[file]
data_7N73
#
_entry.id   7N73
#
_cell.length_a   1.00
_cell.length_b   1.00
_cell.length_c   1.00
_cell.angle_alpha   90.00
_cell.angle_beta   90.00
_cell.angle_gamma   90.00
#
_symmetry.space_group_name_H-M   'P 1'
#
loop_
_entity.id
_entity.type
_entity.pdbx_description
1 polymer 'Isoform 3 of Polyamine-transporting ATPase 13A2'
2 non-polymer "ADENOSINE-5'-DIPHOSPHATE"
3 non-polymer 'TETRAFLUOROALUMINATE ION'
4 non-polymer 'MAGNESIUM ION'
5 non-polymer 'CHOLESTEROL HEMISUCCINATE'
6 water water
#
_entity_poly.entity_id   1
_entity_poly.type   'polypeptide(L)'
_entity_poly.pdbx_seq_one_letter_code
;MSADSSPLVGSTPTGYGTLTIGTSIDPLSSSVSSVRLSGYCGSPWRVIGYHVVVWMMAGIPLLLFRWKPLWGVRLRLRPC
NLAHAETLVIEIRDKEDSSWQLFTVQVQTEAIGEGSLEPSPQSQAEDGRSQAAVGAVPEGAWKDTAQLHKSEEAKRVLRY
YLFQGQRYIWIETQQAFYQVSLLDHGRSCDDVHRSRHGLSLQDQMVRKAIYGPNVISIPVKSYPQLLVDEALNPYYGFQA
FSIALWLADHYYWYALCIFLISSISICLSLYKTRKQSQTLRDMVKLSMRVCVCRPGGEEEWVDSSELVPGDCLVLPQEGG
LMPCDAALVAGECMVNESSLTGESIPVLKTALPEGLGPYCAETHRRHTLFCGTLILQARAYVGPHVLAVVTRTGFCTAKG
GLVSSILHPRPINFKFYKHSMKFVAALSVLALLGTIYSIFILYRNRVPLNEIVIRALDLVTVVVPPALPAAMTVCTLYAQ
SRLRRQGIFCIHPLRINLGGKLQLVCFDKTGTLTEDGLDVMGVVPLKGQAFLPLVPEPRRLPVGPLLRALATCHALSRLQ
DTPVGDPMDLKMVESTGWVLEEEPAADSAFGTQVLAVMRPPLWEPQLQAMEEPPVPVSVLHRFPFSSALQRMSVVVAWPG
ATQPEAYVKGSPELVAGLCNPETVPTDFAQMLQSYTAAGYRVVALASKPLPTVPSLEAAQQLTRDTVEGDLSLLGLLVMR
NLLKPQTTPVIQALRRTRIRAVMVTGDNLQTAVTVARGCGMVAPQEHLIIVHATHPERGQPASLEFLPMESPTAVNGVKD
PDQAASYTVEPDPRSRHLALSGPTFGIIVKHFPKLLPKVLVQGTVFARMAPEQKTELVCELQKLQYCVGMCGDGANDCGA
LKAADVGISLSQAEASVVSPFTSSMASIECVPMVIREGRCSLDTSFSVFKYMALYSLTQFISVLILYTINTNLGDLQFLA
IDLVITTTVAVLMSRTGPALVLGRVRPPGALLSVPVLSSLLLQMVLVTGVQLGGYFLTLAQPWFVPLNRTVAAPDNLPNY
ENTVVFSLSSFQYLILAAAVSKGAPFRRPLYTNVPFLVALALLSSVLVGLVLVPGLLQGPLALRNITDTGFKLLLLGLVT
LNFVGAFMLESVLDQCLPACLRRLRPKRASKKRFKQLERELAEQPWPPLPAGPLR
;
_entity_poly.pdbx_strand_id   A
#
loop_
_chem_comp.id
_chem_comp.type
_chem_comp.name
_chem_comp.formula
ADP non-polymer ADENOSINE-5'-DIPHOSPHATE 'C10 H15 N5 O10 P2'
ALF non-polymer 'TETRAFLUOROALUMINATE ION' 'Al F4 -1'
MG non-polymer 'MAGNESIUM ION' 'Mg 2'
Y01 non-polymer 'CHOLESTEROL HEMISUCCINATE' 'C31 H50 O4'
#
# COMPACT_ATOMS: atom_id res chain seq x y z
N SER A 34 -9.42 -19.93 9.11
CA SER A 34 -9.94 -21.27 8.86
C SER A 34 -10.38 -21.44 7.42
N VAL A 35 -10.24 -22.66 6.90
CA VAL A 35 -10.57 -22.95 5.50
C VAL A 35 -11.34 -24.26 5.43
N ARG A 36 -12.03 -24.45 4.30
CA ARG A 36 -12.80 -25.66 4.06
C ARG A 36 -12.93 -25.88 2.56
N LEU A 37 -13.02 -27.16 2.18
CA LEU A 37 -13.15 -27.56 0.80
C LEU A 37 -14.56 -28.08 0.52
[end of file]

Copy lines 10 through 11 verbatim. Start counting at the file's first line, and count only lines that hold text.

_cell.angle_gamma   90.00
#